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Remembered Today:

Bombs - What type


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Hello - can someone help identify a certain type of 'bomb' please?..... The 30th Bde Operational Order No.4 for 10th Div at Gallipoli in August 1915 mentions " ...small yellow cylindrical bombs..." I assume these are what we now call hand grenades. Can anyone help identify the specific type please? Thanks

MG

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Hello - can someone help identify a certain type of 'bomb' please?..... The 30th Bde Operational Order No.4 for 10th Div at Gallipoli in August 1915 mentions " ...small yellow cylindrical bombs..." I assume these are what we now call hand grenades. Can anyone help identify the specific type please? Thanks

MG

Not much to go on but most likely candidates would be the No.6 & 7 Grenades, which were referred to as 'Lemons' and appeared in the List of Changes 20 May 1915 and were known to have been used at Gallipoli. - SW

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Not much to go on but most likely candidates would be the No.6 & 7 Grenades, which were referred to as 'Lemons' and appeared in the List of Changes 20 May 1915 and were known to have been used at Gallipoli. - SW

I thought these were not cylindrical http://gallery.nen.gov.uk/assets/0909/0000/0062/a0962_mid.jpg

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I believe Sommewalker is correct on the NO 6 and 7 (Light and Heavy). They were cylindracal and I believe painted yellow.

Centurian that picture is not of a British Lemon Handgrenade (no 6 and 7.)

Joe Sweeney

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I believe Sommewalker is correct on the NO 6 and 7 (Light and Heavy). They were cylindracal and I believe painted yellow.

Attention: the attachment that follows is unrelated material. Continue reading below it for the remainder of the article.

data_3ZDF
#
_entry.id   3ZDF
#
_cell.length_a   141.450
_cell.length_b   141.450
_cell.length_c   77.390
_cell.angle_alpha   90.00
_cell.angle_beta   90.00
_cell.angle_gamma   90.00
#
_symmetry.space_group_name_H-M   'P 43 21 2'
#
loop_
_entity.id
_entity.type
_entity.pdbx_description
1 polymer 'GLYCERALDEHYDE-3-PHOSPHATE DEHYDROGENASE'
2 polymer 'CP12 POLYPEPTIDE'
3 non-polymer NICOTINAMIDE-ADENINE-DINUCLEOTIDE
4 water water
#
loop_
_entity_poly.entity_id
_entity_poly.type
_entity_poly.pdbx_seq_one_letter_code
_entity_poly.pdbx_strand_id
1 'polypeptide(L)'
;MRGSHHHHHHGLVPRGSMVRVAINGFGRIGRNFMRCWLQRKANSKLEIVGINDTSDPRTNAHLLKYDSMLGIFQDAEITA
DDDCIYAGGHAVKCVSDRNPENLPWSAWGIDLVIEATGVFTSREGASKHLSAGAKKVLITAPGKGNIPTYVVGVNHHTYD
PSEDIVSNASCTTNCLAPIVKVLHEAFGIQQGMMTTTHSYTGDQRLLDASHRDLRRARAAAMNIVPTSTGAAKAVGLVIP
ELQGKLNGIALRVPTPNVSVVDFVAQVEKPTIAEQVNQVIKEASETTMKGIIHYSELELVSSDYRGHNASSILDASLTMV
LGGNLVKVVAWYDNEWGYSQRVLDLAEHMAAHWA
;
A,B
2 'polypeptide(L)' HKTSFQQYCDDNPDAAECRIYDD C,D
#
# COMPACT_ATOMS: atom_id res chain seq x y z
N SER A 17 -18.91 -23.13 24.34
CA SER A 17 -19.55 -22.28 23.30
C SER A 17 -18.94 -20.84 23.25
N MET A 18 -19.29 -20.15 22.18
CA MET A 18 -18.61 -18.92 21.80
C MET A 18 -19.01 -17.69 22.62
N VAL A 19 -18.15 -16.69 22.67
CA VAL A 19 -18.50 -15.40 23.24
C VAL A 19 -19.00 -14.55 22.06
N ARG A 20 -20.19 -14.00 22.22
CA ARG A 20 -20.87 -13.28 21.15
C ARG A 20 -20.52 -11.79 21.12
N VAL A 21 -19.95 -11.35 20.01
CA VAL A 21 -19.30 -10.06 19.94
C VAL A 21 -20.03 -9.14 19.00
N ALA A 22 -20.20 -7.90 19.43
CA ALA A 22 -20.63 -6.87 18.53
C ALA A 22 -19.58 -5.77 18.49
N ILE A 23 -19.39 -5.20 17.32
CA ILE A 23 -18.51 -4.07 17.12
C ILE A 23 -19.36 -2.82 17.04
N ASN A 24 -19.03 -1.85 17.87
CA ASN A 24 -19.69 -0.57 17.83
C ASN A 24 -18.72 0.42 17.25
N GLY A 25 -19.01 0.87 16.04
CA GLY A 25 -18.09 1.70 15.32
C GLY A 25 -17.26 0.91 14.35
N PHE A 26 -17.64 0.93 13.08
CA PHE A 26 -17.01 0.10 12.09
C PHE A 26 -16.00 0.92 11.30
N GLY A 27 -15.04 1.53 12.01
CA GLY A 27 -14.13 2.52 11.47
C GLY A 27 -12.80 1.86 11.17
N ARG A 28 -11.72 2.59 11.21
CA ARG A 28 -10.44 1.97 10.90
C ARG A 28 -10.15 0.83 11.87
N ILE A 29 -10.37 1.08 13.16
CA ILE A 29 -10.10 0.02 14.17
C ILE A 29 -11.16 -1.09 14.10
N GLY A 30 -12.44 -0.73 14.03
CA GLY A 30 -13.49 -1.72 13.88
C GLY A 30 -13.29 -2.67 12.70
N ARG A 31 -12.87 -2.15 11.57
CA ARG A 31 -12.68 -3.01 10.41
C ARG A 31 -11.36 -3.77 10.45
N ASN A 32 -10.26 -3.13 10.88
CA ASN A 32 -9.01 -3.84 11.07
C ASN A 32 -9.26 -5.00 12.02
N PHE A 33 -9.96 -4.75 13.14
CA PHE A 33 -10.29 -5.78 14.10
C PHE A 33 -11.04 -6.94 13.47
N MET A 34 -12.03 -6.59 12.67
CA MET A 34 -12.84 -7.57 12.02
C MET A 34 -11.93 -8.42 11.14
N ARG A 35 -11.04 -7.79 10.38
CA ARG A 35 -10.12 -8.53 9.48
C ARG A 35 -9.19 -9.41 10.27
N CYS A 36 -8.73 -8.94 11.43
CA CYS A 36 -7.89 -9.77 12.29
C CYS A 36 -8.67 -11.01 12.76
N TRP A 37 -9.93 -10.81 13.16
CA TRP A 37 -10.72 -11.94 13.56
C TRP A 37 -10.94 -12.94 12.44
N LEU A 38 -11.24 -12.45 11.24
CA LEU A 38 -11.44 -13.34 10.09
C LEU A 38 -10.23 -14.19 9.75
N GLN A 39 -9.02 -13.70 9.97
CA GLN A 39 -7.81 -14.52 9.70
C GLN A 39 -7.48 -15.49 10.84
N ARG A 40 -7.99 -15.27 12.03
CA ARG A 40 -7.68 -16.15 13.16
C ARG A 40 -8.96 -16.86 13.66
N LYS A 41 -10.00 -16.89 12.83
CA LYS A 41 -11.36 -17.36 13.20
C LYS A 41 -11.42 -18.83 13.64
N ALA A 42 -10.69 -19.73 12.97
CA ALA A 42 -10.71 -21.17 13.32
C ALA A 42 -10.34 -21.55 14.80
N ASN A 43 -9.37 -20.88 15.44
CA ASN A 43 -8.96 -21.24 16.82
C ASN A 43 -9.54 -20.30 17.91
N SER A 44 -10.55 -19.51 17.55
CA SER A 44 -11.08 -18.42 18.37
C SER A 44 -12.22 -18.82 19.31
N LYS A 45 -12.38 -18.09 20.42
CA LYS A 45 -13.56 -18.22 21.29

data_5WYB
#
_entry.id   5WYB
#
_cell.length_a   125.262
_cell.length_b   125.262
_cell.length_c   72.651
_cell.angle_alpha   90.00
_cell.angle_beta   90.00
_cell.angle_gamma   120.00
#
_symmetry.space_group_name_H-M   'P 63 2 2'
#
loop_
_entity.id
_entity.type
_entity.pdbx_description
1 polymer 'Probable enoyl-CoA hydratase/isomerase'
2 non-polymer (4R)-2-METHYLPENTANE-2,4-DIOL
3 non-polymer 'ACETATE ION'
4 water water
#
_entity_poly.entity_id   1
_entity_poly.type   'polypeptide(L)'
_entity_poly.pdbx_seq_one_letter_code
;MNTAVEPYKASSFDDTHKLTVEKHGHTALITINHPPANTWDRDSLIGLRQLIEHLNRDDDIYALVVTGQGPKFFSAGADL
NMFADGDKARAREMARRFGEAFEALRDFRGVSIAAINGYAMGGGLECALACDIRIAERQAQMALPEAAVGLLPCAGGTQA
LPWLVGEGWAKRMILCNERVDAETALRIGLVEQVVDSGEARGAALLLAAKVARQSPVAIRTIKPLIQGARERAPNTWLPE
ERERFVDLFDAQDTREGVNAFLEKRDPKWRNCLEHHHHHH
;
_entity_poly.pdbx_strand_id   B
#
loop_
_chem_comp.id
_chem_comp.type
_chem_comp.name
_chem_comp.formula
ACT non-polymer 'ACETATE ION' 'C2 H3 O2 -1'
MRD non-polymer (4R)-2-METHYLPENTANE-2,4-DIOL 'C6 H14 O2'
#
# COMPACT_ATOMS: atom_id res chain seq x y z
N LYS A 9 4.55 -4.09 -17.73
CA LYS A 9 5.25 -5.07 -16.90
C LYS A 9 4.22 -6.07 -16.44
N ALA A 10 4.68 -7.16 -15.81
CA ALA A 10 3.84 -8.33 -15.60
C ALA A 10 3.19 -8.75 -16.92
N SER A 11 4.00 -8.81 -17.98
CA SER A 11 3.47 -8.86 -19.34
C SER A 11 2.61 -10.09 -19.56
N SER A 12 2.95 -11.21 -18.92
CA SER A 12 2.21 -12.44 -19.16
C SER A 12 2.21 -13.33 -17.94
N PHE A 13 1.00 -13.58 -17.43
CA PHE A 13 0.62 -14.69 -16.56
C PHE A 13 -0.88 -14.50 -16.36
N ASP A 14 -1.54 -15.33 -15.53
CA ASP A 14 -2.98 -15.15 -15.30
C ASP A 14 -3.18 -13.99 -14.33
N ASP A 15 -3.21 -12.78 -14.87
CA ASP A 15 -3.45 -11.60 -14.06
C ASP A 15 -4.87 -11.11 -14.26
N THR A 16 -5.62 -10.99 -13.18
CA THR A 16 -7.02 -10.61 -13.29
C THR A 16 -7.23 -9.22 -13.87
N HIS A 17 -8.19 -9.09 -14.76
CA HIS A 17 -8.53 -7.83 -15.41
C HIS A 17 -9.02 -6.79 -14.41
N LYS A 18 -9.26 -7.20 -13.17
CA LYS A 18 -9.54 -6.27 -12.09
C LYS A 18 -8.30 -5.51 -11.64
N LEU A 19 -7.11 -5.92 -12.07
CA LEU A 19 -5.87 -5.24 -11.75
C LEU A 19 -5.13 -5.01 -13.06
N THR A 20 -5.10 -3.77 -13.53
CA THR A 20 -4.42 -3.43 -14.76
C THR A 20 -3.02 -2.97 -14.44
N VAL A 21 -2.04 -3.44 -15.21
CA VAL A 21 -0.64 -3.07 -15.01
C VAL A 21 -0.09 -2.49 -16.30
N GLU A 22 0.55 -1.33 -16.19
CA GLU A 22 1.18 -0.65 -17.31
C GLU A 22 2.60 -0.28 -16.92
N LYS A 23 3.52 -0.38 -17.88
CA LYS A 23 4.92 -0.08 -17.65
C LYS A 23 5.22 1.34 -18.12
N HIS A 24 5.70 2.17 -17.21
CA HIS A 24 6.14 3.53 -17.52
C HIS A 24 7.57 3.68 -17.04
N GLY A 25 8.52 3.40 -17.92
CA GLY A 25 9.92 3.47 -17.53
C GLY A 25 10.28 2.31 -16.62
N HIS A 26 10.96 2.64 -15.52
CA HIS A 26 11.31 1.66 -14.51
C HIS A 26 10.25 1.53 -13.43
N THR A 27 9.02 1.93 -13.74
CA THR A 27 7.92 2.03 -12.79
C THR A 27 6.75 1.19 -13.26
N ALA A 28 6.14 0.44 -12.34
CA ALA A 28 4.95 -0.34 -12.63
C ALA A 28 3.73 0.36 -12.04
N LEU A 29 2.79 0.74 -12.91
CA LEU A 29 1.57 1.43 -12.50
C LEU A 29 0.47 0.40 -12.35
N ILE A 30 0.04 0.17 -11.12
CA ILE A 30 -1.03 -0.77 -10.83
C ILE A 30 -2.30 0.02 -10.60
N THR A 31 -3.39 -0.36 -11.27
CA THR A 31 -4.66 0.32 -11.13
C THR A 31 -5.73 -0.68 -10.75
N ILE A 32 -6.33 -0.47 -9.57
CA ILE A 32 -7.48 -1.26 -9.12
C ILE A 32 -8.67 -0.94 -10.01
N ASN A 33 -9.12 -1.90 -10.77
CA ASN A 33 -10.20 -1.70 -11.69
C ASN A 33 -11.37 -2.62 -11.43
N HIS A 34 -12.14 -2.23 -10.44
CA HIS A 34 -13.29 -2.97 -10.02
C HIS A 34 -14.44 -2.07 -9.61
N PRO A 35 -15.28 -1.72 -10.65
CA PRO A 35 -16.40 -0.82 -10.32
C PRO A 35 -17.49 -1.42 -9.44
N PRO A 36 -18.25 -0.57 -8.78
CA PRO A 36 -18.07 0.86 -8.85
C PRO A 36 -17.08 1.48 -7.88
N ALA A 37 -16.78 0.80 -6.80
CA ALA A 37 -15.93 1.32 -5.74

Having now located photos - they were painted a sort of orangey beige, almost brown (the colour of some old stone hot water bottles) with a red top (the no 6 also had a green stripe round the middle) AFAIK they were not called Lemons

The no. 13 and 14 were cylindrical and painted a sort of creamy yellow.

The no 15 (cricket ball) was used at Gallipoli and the 13 &14 produced at the same time.

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Joe, Sommewalker, Centurion - many thanks...

No.6 and No.7 it seems are the best fit for cylindrical. I have seen a few references to the cricket-ball type in various Gallipoli era War Diaries. There were more than a few accidents during in-field training at Gallipoli MG

Joe, Sommewalker, Centurion - many thanks...

No.6 and No.7 it seems are the best fit for cylindrical. I have seen a few references to the cricket-ball type in various Gallipoli era War Diaries. There were more than a few accidents during in-field training at Gallipoli MG

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Having now located photos - they were painted a sort of orangey beige, almost brown (the colour of some old stone hot water bottles) with a red top (the no 6 also had a green stripe round the middle) AFAIK they were not called Lemons

The no. 13 and 14 were cylindrical and painted a sort of creamy yellow.

The no 15 (cricket ball) was used at Gallipoli and the 13 &14 produced at the same time.

An introduction to British Grenades, I.D. Skennerton, P.8, 'The No. 6 Hand grenade was a Royal Laboratory Design ..........'and it was sometimes referred to as "Lemon Grenade". -SW

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Joe. Excellent link. Many thanks. It seems to be a very good match for the description in the Gallipoli reference. It is extremely useful to be able to tap into this expert knowledge, so thank you and to the others on this thread too. Greatly appreciated.

I shall trawl the Galliploi diaries for the earliest reference (there are a fair few) but from memory late Aug to early Sep 1915 was the period when these 'bombs' were first seen in theatre. A few stories of men being sent for training and the RE instructors blowing up their class. It wasn't always apparent who was the most dangerous - the RE or the Turks. I also recall some of the catapults were produced by Harrods, but it seems these were used for the cricket-ball type 'bombs' rather than the light lemons or heavy lemons. MG

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